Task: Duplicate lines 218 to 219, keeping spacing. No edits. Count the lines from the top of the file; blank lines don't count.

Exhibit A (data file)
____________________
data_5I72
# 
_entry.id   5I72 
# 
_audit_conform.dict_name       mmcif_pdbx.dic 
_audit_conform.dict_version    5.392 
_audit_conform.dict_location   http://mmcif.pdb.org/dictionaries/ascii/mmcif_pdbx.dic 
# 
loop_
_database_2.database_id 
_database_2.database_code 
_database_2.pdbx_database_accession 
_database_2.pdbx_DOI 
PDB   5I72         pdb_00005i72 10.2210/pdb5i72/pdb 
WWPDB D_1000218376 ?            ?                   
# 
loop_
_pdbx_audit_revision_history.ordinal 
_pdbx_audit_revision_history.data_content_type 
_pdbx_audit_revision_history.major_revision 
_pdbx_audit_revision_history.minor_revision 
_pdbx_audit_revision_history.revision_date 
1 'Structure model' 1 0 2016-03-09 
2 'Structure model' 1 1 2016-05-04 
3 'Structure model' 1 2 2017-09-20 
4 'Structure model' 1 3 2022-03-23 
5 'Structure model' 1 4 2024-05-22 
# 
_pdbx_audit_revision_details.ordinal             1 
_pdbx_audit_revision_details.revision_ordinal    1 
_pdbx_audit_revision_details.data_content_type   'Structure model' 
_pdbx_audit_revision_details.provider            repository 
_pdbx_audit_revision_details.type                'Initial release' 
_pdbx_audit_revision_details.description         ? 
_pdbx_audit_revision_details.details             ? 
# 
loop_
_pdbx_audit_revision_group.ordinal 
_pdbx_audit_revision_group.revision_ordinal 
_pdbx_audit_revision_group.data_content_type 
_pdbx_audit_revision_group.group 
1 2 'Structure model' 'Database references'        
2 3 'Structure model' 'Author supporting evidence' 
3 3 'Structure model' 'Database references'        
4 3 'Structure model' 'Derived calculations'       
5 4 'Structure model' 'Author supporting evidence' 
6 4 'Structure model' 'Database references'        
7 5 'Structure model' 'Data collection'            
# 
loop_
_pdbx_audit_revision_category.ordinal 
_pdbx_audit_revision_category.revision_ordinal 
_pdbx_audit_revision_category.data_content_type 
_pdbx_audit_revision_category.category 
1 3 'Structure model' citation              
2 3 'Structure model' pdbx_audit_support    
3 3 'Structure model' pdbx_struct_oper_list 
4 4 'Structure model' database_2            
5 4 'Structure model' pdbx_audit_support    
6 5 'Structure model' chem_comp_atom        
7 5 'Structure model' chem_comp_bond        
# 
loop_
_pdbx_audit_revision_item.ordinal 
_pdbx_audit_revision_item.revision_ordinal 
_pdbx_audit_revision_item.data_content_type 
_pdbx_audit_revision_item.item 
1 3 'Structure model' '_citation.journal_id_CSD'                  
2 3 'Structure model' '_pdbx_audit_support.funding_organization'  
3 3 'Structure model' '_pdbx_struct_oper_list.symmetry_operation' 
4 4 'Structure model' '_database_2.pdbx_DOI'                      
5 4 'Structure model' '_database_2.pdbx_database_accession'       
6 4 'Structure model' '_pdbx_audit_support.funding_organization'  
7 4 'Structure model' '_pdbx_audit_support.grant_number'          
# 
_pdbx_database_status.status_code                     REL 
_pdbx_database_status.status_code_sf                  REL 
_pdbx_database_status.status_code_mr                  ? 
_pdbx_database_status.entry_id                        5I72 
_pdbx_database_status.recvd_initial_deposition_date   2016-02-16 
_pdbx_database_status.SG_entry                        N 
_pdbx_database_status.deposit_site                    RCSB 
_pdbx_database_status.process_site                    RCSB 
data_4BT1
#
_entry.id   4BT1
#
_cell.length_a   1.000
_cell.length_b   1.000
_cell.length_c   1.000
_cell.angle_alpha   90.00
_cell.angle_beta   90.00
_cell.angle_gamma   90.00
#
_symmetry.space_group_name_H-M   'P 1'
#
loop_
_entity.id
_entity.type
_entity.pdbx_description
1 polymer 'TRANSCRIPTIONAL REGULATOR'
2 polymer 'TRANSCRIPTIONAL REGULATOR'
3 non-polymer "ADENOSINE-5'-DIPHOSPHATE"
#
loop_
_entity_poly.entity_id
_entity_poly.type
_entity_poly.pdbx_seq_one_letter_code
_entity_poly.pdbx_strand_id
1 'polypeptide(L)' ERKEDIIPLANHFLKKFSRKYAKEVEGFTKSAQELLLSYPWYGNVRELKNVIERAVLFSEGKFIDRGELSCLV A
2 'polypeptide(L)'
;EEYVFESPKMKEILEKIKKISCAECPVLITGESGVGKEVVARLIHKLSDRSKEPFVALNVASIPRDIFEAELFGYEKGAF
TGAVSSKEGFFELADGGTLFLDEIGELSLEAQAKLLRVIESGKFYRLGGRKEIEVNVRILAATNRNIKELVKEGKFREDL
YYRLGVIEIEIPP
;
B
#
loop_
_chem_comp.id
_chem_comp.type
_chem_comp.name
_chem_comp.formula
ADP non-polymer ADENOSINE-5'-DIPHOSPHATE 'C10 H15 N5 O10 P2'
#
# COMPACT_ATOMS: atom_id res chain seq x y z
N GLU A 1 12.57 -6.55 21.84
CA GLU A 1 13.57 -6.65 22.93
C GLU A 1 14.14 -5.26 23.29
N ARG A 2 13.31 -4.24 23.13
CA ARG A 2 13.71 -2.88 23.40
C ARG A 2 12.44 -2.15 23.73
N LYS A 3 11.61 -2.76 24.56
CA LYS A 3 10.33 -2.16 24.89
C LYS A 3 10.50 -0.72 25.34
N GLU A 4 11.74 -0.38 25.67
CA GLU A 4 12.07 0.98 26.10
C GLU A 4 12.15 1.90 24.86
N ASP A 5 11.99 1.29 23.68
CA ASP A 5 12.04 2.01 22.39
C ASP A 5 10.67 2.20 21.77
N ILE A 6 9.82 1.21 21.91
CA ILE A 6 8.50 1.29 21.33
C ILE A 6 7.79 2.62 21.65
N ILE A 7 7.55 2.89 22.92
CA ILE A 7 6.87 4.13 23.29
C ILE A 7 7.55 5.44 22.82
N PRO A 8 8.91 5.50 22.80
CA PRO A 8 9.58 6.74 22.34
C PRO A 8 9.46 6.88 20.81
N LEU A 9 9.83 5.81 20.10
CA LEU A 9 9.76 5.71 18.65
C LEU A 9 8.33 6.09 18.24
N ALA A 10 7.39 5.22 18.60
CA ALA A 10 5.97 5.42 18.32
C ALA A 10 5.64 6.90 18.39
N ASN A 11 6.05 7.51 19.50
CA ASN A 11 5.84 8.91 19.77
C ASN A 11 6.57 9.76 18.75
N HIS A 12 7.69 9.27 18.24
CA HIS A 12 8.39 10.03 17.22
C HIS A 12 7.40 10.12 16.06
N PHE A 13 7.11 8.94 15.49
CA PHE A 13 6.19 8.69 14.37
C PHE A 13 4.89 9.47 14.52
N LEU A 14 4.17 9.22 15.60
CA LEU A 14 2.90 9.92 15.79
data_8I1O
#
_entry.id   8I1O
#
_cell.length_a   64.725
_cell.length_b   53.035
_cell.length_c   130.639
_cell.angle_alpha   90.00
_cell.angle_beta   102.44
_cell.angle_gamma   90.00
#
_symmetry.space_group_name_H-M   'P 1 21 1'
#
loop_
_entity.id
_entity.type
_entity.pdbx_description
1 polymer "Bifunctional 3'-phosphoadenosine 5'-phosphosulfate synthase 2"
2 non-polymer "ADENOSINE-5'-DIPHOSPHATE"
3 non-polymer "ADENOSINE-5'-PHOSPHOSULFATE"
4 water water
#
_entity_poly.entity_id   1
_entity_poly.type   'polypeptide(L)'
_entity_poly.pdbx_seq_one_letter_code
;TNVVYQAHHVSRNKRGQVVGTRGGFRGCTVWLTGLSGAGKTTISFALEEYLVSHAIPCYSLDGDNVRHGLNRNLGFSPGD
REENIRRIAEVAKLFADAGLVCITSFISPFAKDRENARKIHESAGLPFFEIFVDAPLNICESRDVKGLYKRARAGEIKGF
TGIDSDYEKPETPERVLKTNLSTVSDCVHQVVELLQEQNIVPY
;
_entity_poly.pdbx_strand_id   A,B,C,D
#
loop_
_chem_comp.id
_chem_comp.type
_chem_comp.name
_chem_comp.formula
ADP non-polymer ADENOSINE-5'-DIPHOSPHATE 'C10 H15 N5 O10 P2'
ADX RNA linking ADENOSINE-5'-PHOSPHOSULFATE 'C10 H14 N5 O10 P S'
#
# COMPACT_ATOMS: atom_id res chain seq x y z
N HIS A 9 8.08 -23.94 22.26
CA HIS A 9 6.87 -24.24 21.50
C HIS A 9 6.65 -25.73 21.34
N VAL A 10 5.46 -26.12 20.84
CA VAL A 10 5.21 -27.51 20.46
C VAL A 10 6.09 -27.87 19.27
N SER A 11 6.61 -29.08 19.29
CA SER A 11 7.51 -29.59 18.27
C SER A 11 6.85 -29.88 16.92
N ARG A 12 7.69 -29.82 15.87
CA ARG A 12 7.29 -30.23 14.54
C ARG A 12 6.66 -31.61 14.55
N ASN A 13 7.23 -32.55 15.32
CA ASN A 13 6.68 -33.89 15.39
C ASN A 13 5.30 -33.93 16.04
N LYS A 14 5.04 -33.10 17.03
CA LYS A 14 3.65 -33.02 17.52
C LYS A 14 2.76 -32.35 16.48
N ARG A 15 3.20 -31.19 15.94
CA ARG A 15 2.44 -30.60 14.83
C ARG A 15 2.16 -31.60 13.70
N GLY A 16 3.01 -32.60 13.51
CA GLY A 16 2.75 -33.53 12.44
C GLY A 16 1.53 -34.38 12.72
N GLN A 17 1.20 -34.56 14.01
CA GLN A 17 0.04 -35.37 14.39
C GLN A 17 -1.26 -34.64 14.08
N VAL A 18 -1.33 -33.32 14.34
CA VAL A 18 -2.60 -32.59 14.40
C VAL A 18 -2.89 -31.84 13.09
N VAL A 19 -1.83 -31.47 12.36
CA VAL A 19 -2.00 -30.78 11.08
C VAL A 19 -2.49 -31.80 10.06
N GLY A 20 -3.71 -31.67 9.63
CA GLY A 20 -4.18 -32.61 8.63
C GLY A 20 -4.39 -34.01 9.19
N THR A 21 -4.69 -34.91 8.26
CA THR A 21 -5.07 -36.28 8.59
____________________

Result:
C ARG A 12 6.66 -31.61 14.55
N ASN A 13 7.23 -32.55 15.32